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Robert House, a Senior Research Fellow at Oxford University working on the next generation of rechargeable battery materials at Diamond has been selected as one of Forbes Magazine’s prestigious 30 people to watch under 30 in Europe Science and Healthcare. Forbes writers and editors comb through thousands of online submissions, as well as tap industry sources, academics, VCs and list alumni for recommendations. Candidates are then evaluated by Forbes staff and a panel of independent, expert judges on a variety of factors, including funding, revenue, social impact, scale, inventiveness and potential.
Robert leads a research group focused on application-inspired Research and Development (R&D) in the science of battery materials. In 2021, he secured £500k in fellowship funding from the Royal Academy of Engineering and £50k from the University of Oxford to launch a research program to develop innovative, sustainable Na-ion battery materials. The groups wants to develop sodium ion batteries as a cheaper and easier to source alternative to lithium. These promise to be significantly lower cost than conventional Li-ion batteries, and do not rely on resource-constrained elements such as lithium and cobalt.
The group has been working with the UK’s Synchrotron, Diamond Light Source using its I21 RIXS beamline to help them identify two unique energy storage mechanisms which if used in the right way could deliver improvements in Na-ion cathode materials.
Colleagues encouraged Robert to put his name forward for consideration and was quickly shortlisted and invited to provide further information about his research, ambitions, awards, honours, publications and patents. Commenting on his selection and ambitions, Robert says;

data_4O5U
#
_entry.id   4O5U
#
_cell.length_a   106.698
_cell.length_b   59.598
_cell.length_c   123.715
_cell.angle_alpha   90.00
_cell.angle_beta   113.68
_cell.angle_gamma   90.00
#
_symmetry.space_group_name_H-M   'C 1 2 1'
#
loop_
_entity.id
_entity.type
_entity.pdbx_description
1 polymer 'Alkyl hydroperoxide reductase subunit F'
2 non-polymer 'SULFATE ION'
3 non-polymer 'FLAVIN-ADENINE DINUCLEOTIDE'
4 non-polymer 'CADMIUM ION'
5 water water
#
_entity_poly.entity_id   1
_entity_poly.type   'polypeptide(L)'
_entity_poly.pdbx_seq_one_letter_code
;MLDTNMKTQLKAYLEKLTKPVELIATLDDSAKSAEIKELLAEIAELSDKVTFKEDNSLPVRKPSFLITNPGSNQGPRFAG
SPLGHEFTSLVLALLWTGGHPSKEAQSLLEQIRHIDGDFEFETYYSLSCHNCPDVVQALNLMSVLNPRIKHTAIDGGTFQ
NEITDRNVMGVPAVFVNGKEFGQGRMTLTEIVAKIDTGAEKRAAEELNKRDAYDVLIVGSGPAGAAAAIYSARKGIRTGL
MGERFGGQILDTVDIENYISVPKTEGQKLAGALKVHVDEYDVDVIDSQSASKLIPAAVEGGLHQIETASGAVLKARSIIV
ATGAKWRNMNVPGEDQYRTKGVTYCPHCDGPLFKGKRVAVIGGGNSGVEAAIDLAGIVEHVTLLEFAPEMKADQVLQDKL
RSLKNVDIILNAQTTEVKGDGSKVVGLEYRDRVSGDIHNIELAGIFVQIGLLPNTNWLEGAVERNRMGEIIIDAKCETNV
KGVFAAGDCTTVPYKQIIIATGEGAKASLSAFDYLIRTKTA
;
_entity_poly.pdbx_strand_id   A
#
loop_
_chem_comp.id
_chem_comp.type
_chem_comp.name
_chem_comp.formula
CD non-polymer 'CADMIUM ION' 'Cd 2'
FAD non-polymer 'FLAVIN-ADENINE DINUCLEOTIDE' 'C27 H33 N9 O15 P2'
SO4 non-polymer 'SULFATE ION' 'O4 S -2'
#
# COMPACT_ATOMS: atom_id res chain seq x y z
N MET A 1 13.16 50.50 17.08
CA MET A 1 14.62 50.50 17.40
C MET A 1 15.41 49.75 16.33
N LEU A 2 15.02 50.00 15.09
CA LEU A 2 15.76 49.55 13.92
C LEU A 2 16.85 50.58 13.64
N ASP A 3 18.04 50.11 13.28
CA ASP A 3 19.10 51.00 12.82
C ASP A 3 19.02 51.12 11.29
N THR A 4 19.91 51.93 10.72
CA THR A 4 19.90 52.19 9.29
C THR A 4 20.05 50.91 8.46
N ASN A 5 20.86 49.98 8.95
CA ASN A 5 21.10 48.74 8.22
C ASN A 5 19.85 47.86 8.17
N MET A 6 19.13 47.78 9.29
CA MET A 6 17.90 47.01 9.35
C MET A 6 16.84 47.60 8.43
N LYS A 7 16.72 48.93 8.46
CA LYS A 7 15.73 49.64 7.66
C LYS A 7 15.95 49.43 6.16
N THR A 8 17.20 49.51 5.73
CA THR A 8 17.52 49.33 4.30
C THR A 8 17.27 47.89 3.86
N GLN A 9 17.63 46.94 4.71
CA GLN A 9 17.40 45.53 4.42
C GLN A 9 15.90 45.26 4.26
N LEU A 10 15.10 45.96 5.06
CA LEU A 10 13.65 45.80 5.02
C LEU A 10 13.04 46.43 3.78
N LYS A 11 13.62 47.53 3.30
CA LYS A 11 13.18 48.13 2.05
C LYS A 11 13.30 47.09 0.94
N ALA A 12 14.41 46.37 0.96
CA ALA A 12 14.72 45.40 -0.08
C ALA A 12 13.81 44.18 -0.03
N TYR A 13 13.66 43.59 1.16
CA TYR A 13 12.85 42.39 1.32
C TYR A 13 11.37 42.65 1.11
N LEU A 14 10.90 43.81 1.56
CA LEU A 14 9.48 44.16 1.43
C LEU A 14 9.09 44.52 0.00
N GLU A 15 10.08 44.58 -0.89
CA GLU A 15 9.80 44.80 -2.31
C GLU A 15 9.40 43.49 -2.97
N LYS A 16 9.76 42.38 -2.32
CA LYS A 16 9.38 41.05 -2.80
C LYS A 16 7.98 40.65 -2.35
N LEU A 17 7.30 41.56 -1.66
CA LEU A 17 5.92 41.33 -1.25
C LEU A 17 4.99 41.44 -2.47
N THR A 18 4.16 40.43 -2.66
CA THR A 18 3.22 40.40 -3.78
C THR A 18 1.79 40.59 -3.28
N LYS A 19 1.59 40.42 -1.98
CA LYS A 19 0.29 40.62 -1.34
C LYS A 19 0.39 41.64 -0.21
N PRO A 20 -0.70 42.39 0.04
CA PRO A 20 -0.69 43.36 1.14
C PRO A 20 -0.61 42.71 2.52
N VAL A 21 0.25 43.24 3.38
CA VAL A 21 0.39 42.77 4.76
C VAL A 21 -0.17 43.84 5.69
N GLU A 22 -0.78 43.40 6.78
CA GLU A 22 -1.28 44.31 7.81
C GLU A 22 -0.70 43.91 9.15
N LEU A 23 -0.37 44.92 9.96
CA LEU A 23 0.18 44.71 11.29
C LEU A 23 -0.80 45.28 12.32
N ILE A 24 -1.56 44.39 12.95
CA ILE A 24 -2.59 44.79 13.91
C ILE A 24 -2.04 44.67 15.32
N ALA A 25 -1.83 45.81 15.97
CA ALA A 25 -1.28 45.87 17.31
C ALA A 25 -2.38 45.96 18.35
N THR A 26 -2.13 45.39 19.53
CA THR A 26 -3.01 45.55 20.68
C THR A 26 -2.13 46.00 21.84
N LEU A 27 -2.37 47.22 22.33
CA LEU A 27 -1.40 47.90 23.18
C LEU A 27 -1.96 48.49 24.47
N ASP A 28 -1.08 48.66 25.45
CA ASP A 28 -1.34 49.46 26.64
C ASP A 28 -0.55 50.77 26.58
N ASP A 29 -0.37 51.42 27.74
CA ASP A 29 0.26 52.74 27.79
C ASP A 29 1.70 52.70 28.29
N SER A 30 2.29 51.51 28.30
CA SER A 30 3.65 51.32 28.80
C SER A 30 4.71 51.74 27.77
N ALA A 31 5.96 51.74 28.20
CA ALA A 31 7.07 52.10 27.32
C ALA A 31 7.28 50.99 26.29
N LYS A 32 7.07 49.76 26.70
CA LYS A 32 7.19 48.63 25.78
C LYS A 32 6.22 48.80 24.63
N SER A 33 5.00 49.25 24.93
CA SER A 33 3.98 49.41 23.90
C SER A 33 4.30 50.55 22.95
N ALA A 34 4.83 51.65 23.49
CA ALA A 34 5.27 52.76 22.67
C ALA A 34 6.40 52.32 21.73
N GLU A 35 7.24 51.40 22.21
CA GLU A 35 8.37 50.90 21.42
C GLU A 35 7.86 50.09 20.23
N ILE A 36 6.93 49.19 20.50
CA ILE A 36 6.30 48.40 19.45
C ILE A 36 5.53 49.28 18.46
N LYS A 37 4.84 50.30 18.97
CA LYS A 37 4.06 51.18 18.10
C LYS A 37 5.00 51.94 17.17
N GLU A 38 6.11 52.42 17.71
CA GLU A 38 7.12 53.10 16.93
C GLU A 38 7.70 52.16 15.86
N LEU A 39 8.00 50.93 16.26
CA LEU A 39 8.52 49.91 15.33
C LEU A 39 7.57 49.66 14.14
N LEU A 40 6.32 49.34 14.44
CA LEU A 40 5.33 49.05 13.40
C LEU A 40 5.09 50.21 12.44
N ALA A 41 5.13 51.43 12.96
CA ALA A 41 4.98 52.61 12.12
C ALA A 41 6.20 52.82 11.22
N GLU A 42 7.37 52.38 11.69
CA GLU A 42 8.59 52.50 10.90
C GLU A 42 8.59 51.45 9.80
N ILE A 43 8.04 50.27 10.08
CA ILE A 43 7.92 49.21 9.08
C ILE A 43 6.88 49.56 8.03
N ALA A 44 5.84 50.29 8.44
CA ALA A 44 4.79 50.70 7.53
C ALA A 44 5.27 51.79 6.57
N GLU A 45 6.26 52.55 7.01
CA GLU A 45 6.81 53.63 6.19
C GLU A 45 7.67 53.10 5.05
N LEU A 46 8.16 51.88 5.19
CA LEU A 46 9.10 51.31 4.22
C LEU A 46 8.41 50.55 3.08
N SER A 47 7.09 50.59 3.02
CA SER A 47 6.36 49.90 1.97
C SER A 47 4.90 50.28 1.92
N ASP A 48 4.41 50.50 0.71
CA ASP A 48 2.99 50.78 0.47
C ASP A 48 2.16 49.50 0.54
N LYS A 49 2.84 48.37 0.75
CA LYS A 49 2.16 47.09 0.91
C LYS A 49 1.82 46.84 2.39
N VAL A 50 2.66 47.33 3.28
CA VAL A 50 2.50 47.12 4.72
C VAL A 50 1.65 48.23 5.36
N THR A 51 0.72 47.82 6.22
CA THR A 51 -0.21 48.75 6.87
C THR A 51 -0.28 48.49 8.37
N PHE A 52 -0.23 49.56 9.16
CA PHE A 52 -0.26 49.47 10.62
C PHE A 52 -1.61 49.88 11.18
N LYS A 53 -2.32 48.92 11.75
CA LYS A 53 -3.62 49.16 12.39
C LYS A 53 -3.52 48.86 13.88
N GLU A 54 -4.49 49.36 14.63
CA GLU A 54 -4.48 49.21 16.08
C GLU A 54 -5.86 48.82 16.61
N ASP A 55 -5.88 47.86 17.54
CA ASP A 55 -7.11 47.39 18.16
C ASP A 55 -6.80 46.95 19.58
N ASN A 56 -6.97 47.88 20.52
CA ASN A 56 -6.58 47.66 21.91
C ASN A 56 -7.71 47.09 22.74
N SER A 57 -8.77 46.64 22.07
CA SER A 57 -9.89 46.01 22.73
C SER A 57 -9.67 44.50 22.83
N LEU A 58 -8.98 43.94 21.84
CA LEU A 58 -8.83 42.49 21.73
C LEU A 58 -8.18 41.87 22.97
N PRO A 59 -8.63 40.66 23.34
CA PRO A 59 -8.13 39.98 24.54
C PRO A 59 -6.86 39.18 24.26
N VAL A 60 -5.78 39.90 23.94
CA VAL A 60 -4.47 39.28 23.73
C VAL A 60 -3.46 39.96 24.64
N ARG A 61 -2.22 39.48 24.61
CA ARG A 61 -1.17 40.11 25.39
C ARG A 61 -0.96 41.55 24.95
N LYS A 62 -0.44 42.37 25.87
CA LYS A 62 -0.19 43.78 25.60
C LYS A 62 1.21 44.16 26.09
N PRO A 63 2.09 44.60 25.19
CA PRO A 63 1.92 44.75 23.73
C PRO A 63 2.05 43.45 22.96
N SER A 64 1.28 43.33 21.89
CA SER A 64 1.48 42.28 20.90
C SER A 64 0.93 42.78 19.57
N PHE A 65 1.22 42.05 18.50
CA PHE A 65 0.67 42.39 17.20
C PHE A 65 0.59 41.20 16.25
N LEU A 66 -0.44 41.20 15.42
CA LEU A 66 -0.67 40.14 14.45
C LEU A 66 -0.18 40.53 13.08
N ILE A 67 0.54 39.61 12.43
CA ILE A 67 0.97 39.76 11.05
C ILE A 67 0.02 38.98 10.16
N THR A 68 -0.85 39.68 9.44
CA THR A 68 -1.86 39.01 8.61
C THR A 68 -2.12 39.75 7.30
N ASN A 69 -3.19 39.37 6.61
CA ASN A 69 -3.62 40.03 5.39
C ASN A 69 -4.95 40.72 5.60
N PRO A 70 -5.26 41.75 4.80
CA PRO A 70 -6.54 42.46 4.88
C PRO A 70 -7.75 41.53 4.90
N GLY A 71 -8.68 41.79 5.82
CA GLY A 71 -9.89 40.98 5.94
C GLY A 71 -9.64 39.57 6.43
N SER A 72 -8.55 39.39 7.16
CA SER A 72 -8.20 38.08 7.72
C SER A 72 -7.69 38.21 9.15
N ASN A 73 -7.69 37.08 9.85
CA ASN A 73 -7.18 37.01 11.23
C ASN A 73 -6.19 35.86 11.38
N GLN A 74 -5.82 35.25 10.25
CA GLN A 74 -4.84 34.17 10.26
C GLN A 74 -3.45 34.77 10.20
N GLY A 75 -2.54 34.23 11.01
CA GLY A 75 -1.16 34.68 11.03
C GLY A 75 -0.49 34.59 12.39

I'm thrilled to be listed among some of Europe's top young scientists and innovators under 30. To tackle the climate crisis, we must move away from burning petrol and diesel in our vehicles as a matter of urgency. Electric vehicles (EVs) are the next best alternative, but they currently rely on Li-ion battery technology which is expensive and can make up to half of the cost of buying the car. To make more affordable EVs, and to reduce our dependence on critical elements, we have to look beyond Li-ion to other rechargeable batteries. The future of batteries is coming: Na-ion and beyond.
The group uses Diamond’s I21 RIXS beamline. This is a dedicated Resonant Inelastic soft X-ray Scattering (RIXS) beamline that provides a highly monochromatised, focused and tunable X-ray beam onto materials. It offers a powerful tool to be able to probe changes to the electronic structure of oxygen when it takes part in charge storage reactions. Robert explains;
Over the last few years, together with the beamline team at I21, Prof Sir Peter Bruce and his team and Faraday Institution researchers on the CATMAT project, we have used RIXS to develop a detailed understanding of the mechanism by which oxygen is able to store energy reversibly in the cathode. We have been able to identify two unique mechanisms which if used in the right way could deliver improvements in the energy density of cathode materials
He adds that while sodium-ion batteries are an attractive option as they can be made cheaply and entirely from earth-abundant elements, they still lag behind Li-on performance. A major limitation for sodium is the cathode material as most do not store as much energy as their lithium counterparts. Robert’s group are discovering brand new cathode materials for Na-ion cells made from earth-abundant precursors such as salt and rust. By incorporating these minerals together using novel synthesis approaches, they are targeting new compounds which should exhibit comparable performance to state-of-the-art Li-ion cathodes such as the lithium iron phosphate (LiFePO4) battery.
Regular battery cathodes work by using the transition metal ions in the structure to store and release electrons as the Li or Na ions are shuttled in and out. The new Na-ion materials the group is investigating are able to store additional electrons using the oxygen ions in the material - this could help to overcome the energy density limitations sodium cathodes face.
All final listers must be 29 or younger as of March 7, 2023. The judges for the 30 Under 30 Europe Science & Healthcare list were Sona Chandra, Jonathan Dickinson, Linda Partridge and Sabina Wizander. 30 Under 30 - Europe - Science & Healthcare (2023)
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